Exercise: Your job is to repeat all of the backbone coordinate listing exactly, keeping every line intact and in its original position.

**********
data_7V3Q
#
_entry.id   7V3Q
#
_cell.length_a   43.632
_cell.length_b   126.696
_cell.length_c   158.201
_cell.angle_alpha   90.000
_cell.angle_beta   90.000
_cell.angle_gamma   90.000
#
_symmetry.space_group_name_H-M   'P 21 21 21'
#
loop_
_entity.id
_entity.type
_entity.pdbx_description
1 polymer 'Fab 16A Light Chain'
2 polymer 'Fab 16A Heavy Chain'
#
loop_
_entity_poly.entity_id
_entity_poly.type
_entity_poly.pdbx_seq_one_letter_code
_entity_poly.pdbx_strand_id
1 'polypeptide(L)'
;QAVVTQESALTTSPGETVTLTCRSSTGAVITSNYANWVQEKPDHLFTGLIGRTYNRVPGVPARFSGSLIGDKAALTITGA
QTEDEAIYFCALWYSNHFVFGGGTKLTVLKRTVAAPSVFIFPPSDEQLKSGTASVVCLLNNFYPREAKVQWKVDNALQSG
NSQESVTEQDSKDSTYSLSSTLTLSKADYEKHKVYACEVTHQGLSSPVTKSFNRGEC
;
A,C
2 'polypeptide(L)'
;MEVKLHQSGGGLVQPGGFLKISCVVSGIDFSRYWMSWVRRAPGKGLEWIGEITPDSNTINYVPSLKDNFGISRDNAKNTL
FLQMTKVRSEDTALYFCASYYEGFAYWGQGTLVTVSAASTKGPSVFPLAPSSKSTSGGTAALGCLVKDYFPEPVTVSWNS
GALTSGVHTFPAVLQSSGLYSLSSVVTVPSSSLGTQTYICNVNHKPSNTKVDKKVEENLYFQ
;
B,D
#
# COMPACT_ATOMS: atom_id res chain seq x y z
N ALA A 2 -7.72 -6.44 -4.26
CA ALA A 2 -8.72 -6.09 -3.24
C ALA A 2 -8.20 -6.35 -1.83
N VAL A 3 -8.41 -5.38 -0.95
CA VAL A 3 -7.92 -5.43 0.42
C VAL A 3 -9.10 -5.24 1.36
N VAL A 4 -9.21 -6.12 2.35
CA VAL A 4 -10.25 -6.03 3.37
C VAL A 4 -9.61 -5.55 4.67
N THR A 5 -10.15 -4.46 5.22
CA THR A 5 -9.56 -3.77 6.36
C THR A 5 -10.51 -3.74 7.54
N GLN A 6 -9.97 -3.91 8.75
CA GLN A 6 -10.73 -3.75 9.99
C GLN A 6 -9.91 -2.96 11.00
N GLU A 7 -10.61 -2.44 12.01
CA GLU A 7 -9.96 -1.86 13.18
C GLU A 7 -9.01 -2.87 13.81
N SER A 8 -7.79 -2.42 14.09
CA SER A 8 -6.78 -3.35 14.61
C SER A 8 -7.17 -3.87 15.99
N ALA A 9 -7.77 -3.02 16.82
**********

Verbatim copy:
data_7V3Q
#
_entry.id   7V3Q
#
_cell.length_a   43.632
_cell.length_b   126.696
_cell.length_c   158.201
_cell.angle_alpha   90.000
_cell.angle_beta   90.000
_cell.angle_gamma   90.000
#
_symmetry.space_group_name_H-M   'P 21 21 21'
#
loop_
_entity.id
_entity.type
_entity.pdbx_description
1 polymer 'Fab 16A Light Chain'
2 polymer 'Fab 16A Heavy Chain'
#
loop_
_entity_poly.entity_id
_entity_poly.type
_entity_poly.pdbx_seq_one_letter_code
_entity_poly.pdbx_strand_id
1 'polypeptide(L)'
;QAVVTQESALTTSPGETVTLTCRSSTGAVITSNYANWVQEKPDHLFTGLIGRTYNRVPGVPARFSGSLIGDKAALTITGA
QTEDEAIYFCALWYSNHFVFGGGTKLTVLKRTVAAPSVFIFPPSDEQLKSGTASVVCLLNNFYPREAKVQWKVDNALQSG
NSQESVTEQDSKDSTYSLSSTLTLSKADYEKHKVYACEVTHQGLSSPVTKSFNRGEC
;
A,C
2 'polypeptide(L)'
;MEVKLHQSGGGLVQPGGFLKISCVVSGIDFSRYWMSWVRRAPGKGLEWIGEITPDSNTINYVPSLKDNFGISRDNAKNTL
FLQMTKVRSEDTALYFCASYYEGFAYWGQGTLVTVSAASTKGPSVFPLAPSSKSTSGGTAALGCLVKDYFPEPVTVSWNS
GALTSGVHTFPAVLQSSGLYSLSSVVTVPSSSLGTQTYICNVNHKPSNTKVDKKVEENLYFQ
;
B,D
#
# COMPACT_ATOMS: atom_id res chain seq x y z
N ALA A 2 -7.72 -6.44 -4.26
CA ALA A 2 -8.72 -6.09 -3.24
C ALA A 2 -8.20 -6.35 -1.83
N VAL A 3 -8.41 -5.38 -0.95
CA VAL A 3 -7.92 -5.43 0.42
C VAL A 3 -9.10 -5.24 1.36
N VAL A 4 -9.21 -6.12 2.35
CA VAL A 4 -10.25 -6.03 3.37
C VAL A 4 -9.61 -5.55 4.67
N THR A 5 -10.15 -4.46 5.22
CA THR A 5 -9.56 -3.77 6.36
C THR A 5 -10.51 -3.74 7.54
N GLN A 6 -9.97 -3.91 8.75
CA GLN A 6 -10.73 -3.75 9.99
C GLN A 6 -9.91 -2.96 11.00
N GLU A 7 -10.61 -2.44 12.01
CA GLU A 7 -9.96 -1.86 13.18
C GLU A 7 -9.01 -2.87 13.81
N SER A 8 -7.79 -2.42 14.09
CA SER A 8 -6.78 -3.35 14.61
C SER A 8 -7.17 -3.87 15.99
N ALA A 9 -7.77 -3.02 16.82